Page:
On June 22, 2023, expanded mandatory disclosure rules contained in sections 237.3 and 237.4 of the Income Tax Act took effect via the Budget Implementation Act, 2023. The amendments widen the range of transactions that must be reported to the CRA and apply to taxpayers, promoters, and “advisors” – a definition which may include lawyers and paralegals. Legal professionals assisting their clients with transactions resulting in tax benefits may be now required to report these to the CRA. Many have voiced concern over these amendments, arguing their effect conflicts with principles of confidentiality and duty to one’s client.
Amendments to the Mandatory Disclosure Rules
The amendments to the mandatory disclosure rules include:
- A broadened definition of what the CRA considers an “avoidance transaction,” which includes situations where it can reasonably be concluded that one of the main purposes of entering into the transaction was to obtain a tax benefit.
- A new category of “notifiable transactions” which must be reported. Notifiable transactions differ from “reportable transactions” in that notifiable transactions are those that the Minister of National Revenue specifically designates as requiring reporting whereas reportable transactions require reporting if certain specified criteria are met.
- Removal of the “reliance” or “relieving” rule, which deemed full and accurate reporting by one party to be reporting by all parties. In the past, it was sufficient for one report to be made to CRA (by the taxpayer, for example). Now, every party involved in a reportable or notifiable transaction, including the taxpayer and any promoters or advisors, must each report these transactions to CRA.
- Large penalties for non-compliance totalling:
- The fees charged in respect of the reportable transaction;
- $10,000; and
- $1,000 per day for each day the failure continues to a maximum of $100,000.
According to the legislation, transactions that meet the expanded requirements must be reported to the CRA within 90 days of entering into the transaction. However, the expanded requirements only apply to transactions “straddling” June 22, 2023 and onwards.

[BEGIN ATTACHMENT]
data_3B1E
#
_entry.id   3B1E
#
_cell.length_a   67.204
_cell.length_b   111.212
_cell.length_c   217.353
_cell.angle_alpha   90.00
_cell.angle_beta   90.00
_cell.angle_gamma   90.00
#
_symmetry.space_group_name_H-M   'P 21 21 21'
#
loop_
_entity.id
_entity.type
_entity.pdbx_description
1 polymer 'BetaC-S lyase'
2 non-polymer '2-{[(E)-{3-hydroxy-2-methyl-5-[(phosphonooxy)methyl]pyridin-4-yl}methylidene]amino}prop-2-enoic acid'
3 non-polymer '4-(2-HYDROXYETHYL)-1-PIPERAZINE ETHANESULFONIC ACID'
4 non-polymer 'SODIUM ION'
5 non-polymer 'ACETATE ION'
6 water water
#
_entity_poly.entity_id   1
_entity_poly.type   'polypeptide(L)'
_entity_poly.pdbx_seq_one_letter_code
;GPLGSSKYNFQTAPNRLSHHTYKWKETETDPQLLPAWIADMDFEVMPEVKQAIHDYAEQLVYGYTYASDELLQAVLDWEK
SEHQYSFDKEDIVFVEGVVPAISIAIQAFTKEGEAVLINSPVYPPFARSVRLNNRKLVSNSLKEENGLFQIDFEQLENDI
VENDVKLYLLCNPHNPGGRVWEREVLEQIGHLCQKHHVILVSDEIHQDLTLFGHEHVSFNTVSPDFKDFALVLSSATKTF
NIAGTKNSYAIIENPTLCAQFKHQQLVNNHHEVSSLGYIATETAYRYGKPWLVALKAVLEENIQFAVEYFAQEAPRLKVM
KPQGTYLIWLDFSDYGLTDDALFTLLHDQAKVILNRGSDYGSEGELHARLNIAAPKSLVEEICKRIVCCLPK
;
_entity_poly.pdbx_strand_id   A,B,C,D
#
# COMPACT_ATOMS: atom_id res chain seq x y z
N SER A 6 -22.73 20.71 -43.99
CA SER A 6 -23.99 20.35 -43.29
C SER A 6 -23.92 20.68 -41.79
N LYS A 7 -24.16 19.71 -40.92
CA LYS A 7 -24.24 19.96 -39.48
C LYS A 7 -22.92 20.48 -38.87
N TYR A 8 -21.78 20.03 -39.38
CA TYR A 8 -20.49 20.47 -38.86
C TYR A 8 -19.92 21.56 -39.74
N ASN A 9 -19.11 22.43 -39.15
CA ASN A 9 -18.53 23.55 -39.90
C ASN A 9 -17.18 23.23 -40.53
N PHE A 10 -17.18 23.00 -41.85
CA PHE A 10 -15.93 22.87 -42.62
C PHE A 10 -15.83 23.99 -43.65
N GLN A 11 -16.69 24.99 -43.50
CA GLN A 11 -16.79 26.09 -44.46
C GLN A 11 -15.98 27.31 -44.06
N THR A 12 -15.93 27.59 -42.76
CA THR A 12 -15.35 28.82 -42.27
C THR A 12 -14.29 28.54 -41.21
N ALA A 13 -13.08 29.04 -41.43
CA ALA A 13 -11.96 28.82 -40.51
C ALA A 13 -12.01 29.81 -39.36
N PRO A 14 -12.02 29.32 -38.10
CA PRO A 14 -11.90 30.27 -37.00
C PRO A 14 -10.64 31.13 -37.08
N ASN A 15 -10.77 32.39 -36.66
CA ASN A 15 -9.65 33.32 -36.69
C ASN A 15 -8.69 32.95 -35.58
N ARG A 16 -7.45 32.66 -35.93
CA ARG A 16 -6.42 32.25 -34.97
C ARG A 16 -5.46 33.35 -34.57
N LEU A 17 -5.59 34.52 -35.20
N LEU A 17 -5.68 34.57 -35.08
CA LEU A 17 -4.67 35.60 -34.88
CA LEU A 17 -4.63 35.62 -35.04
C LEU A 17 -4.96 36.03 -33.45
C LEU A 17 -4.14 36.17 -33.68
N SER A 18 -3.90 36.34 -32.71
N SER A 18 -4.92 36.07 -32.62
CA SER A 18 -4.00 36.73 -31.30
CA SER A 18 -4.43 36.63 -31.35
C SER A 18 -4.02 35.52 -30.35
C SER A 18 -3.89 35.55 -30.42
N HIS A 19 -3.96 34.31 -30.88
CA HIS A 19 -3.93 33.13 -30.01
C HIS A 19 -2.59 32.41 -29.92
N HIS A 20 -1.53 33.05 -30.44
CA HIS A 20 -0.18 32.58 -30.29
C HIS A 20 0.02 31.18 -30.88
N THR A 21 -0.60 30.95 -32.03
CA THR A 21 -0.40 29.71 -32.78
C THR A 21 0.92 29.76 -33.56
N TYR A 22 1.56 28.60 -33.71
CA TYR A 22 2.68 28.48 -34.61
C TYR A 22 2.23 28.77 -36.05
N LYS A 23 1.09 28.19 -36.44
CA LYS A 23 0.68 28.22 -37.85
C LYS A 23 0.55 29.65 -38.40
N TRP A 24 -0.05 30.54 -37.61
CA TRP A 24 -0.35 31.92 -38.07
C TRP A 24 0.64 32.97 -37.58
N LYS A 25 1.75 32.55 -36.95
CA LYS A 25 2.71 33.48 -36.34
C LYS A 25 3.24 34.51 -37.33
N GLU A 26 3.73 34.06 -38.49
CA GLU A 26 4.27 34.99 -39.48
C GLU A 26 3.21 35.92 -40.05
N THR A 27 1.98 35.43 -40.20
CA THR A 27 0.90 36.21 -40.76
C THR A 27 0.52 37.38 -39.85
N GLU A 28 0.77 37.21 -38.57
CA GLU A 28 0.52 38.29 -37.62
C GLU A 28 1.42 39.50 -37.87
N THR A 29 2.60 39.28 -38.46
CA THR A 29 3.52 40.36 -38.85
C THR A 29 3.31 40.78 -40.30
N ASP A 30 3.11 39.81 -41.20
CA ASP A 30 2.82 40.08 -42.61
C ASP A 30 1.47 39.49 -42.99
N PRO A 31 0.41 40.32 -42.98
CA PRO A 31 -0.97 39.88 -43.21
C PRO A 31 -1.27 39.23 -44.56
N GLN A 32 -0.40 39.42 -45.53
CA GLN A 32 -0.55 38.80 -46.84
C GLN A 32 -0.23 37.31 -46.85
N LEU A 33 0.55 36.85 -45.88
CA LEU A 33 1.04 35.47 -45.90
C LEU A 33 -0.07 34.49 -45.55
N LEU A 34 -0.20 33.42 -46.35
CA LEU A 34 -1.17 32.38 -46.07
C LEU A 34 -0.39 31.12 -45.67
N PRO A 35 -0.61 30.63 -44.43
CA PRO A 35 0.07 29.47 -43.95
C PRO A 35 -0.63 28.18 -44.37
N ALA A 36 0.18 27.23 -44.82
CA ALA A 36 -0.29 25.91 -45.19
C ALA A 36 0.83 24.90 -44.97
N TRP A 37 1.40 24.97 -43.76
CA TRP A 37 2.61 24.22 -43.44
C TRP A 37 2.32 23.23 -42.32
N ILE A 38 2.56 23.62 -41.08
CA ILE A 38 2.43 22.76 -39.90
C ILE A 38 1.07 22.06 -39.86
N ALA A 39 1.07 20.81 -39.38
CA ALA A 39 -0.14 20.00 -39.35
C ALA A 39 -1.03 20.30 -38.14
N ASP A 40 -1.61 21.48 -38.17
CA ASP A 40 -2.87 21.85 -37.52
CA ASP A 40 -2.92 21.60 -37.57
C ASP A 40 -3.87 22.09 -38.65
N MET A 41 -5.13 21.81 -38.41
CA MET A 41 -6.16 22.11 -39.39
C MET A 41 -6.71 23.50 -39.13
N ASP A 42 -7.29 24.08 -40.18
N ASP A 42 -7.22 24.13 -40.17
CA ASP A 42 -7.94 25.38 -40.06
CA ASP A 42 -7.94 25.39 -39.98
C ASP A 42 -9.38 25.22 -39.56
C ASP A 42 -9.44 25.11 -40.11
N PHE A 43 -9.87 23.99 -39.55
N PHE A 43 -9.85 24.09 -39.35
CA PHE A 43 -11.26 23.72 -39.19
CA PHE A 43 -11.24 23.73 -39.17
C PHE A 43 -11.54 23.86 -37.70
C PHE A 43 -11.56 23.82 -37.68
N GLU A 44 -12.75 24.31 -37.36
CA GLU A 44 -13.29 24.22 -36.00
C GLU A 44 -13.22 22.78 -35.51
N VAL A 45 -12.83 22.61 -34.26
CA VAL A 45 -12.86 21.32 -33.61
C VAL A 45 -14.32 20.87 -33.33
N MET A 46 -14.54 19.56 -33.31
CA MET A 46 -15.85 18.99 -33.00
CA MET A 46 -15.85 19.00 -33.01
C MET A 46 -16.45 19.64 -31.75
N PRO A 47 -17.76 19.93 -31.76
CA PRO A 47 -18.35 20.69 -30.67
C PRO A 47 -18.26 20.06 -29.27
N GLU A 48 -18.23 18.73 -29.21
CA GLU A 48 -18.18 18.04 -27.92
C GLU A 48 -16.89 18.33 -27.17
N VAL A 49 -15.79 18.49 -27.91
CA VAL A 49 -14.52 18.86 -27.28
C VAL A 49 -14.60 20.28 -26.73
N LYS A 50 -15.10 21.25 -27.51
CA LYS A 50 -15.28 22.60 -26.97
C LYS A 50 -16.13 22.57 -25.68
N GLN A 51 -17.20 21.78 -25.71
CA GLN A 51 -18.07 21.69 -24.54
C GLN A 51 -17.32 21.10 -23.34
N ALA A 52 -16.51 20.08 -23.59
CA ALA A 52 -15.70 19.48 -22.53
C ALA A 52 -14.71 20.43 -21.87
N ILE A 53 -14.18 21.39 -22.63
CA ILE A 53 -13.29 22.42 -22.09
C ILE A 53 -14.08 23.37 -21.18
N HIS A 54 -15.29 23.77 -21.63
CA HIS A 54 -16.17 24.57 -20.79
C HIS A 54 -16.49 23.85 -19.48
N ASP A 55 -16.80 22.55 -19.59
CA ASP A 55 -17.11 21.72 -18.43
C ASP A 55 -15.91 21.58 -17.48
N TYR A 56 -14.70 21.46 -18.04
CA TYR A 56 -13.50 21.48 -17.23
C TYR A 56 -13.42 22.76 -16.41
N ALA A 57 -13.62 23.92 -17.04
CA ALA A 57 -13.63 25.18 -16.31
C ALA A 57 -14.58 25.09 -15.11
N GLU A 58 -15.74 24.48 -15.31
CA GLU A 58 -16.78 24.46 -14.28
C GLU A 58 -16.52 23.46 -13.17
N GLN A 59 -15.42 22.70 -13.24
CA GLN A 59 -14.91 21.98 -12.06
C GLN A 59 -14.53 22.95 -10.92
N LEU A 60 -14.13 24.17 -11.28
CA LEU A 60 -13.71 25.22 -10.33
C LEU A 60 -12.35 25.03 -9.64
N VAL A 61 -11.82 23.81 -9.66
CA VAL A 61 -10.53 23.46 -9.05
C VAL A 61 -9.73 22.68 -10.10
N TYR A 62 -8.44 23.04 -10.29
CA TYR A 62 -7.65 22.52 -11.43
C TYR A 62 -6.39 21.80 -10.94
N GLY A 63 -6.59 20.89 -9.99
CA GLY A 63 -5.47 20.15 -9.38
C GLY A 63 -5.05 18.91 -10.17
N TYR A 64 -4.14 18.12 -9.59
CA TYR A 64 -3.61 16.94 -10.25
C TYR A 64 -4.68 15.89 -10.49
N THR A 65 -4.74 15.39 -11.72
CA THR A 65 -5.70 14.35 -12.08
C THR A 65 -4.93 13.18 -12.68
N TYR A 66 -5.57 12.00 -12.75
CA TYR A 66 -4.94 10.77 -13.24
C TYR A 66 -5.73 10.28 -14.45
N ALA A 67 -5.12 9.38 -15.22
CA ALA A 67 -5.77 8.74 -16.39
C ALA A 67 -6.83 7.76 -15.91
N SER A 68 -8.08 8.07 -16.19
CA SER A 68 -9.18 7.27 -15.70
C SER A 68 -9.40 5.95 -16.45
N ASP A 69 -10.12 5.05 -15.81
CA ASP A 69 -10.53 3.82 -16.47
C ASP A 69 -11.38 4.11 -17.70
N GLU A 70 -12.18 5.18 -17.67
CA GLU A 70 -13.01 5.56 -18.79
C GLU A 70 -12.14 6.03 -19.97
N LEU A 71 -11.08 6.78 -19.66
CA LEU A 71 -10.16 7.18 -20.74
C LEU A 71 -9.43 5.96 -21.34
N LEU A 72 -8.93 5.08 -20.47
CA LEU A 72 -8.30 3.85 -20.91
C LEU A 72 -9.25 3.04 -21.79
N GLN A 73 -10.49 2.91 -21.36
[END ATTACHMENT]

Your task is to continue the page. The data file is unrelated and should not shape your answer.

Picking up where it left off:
While disclosure is not required where it is reasonable to believe the information is subject to solicitor-client privilege, the high penalties for non-compliance will make legal professionals think twice before choosing whether to disclose. There is real concern that disclosing such transactions to the CRA will bring lawyers’ legal obligations and their clients’ interests into conflict with one another.
As a result, the Federation of Law Societies of Canada (“Federation”) filed an application on September 11, 2023 in the British Columbia Supreme Court (“BCSC”) seeking to exempt legal professionals from and challenging the constitutionality of the amendments. The Federation expressed support for the government’s effort to address tax avoidance but emphasized that the chosen method must respect important legal and constitutional principles like solicitor-client privilege.
But what are legal professionals and their clients to do in the meantime? Do the amendments apply regardless pending the BCSC’s decision? The Attorney General of Canada has temporarily agreed to exempt legal professionals, including lawyers, paralegals and articling students, from the mandatory disclosure provisions until either November 20, 2023, or the day of the BCSC’s decision, whichever comes first. For the moment, it is uncertain whether the effect of these changes is limited to tax practitioners, or whether legal professionals will be captured by the legislation as well.
The application was scheduled on October 20, 2023 and updates will be available in the coming weeks.
For more information, please see the CRA’s administrative guidance here.
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